Subscribe options

Select your newsletters:


Please enter your email address:

@

News & Media

Latest ITER Newsline

  • Challenges | Managing risk in a first-of-a-kind project

    The classic approach to project management is to group risks into three separate categories. The first consists of known risks, the second of unknown risks, and [...]

    Read more

  • Steve Cowley | Projecting into the coming decades

    Steven Cowley, who now heads the Princeton Plasma Physics Laboratory (PPPL), gave a seminar last week at CEA-Cadarache and he had some good news regarding the s [...]

    Read more

  • Outreach | What vacuum does to marshmallows

    Every year in France, science is "à la fête" for two consecutive weekends in October. Free events and demonstrations—tailored particularly to school-a [...]

    Read more

  • Physics | 11th ITER International School announced

    The 11th ITER International School will be held from 20 to 24 July 2020, hosted by Aix-Marseille University in Aix-en-Provence, France. The subject of this year [...]

    Read more

  • Image of the week | An anniversary in blue, white and red

    ITER neighbour and close partner in fusion research, the CEA-Cadarache nuclear research centre, was established in October 1959. This week, it celebrated the 60 [...]

    Read more

Of Interest

See archived entries

Worksite

First pillars for the crane hall

For the overhead cranes to deliver machine components into the Tokamak assembly pit, the rails that carry them need to be extended some 80 metres beyond the temporary wall of the Assembly Hall. The extension, part of a cladded steel structure supported by two parallel rows of ten steel pillars, will form a new volume within the Tokamak Complex — the Crane Hall where the cranes will travel back and forth as assembly work progresses inside the pit.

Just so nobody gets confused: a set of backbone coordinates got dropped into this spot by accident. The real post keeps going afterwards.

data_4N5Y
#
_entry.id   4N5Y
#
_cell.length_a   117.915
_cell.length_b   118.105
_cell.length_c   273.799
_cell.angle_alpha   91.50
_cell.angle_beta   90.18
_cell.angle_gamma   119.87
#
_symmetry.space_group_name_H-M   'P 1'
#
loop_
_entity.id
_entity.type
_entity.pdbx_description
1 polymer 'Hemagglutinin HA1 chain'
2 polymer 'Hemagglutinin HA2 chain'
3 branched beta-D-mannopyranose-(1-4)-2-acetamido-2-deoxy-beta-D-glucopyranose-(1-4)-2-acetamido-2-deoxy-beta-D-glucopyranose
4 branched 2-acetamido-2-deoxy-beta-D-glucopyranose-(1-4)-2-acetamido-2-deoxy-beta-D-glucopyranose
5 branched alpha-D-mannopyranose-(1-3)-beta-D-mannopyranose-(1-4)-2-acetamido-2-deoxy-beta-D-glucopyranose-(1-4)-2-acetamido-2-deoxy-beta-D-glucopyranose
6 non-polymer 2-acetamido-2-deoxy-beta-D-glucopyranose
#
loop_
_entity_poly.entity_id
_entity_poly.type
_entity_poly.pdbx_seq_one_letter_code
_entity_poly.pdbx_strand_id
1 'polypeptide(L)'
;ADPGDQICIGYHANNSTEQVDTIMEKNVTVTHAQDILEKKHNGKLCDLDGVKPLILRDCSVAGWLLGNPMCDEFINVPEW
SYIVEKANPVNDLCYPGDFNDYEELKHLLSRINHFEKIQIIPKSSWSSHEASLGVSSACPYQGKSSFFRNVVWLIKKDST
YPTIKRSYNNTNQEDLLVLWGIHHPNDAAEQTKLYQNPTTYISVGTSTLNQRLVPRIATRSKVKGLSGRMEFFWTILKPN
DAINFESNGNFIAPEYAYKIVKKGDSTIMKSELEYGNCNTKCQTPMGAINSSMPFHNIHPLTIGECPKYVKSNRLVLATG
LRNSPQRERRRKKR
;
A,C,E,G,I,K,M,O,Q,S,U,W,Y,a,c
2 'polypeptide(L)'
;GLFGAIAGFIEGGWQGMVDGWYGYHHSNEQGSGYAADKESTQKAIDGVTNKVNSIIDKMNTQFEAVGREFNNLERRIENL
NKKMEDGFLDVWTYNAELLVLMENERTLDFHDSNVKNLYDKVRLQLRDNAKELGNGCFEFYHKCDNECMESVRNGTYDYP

The lower pillar section (28-tonne, 13 metres in height) is slowly lifted by the mammoth crawler crane. The steel piece needs to be precisely oriented so that its boltholes can match with the 24 studs in the anchoring plinth. (Click to view larger version...)
The lower pillar section (28-tonne, 13 metres in height) is slowly lifted by the mammoth crawler crane. The steel piece needs to be precisely oriented so that its boltholes can match with the 24 studs in the anchoring plinth.
On Wednesday 11 September, the lower section of the first pillar was anchored into the corbel on the south side of the Tokamak Building. Although the steel piece weighs only 28 tonnes (not much by ITER standards ...) a huge crawler crane, with a lifting capacity of 650 tonnes and a boom reaching more than a hundred metres in height, was brought in to perform the operation.

Once lifted from the ground, the pillar had to be precisely oriented so that its boltholes could match with the 24 anchors protruding from the concrete plinth in the corbel. A dozen specialists were ready to perform the delicate insertion operation and subsequent bolting. Like with most components—however heavy—nothing beats the precision of the human hand ...

The stair-like protrusions on the inner face of the pillars will support the rails carrying both overhead crane pairs (750-tonne and 50-tonne). (Click to view larger version...)
The stair-like protrusions on the inner face of the pillars will support the rails carrying both overhead crane pairs (750-tonne and 50-tonne).
By Friday, three lower pillar sections, 13 metres in height, were in place. Each lower section will be topped by a 16-metre-high upper section which, in turn, will support five pre-assembled structural modules for the roof spanning a distance of close to 50 metres. In order to lift the huge modules, a second crawler crane, positioned on the northwest side of the Tokamak Complex, will work in tandem with the one already in place.

Designed to withstand the tremendous forces exerted by the movement of the travelling cranes, the finalized structure will weigh approximately 1,800 tonnes and should be completed by February 2020—one month before the official start of the machine assembly phase.



return to the latest published articles